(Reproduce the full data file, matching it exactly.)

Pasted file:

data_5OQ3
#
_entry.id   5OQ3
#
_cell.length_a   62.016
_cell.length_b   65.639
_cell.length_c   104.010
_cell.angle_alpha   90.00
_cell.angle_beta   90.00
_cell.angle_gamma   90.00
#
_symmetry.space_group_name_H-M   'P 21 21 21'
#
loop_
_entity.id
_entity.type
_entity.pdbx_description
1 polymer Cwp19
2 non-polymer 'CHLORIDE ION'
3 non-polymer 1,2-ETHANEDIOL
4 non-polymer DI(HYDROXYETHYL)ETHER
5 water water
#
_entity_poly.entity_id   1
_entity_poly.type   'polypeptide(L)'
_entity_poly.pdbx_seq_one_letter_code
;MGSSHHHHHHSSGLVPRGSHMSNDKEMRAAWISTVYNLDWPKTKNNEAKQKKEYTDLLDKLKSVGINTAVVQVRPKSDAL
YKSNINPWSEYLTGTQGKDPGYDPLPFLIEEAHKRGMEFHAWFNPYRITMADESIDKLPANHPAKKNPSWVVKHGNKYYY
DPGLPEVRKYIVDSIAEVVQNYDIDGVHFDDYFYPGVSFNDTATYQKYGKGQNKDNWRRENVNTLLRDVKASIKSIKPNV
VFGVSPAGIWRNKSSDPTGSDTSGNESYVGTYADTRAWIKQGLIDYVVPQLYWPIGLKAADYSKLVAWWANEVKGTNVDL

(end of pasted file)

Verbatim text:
data_5OQ3
#
_entry.id   5OQ3
#
_cell.length_a   62.016
_cell.length_b   65.639
_cell.length_c   104.010
_cell.angle_alpha   90.00
_cell.angle_beta   90.00
_cell.angle_gamma   90.00
#
_symmetry.space_group_name_H-M   'P 21 21 21'
#
loop_
_entity.id
_entity.type
_entity.pdbx_description
1 polymer Cwp19
2 non-polymer 'CHLORIDE ION'
3 non-polymer 1,2-ETHANEDIOL
4 non-polymer DI(HYDROXYETHYL)ETHER
5 water water
#
_entity_poly.entity_id   1
_entity_poly.type   'polypeptide(L)'
_entity_poly.pdbx_seq_one_letter_code
;MGSSHHHHHHSSGLVPRGSHMSNDKEMRAAWISTVYNLDWPKTKNNEAKQKKEYTDLLDKLKSVGINTAVVQVRPKSDAL
YKSNINPWSEYLTGTQGKDPGYDPLPFLIEEAHKRGMEFHAWFNPYRITMADESIDKLPANHPAKKNPSWVVKHGNKYYY
DPGLPEVRKYIVDSIAEVVQNYDIDGVHFDDYFYPGVSFNDTATYQKYGKGQNKDNWRRENVNTLLRDVKASIKSIKPNV
VFGVSPAGIWRNKSSDPTGSDTSGNESYVGTYADTRAWIKQGLIDYVVPQLYWPIGLKAADYSKLVAWWANEVKGTNVDL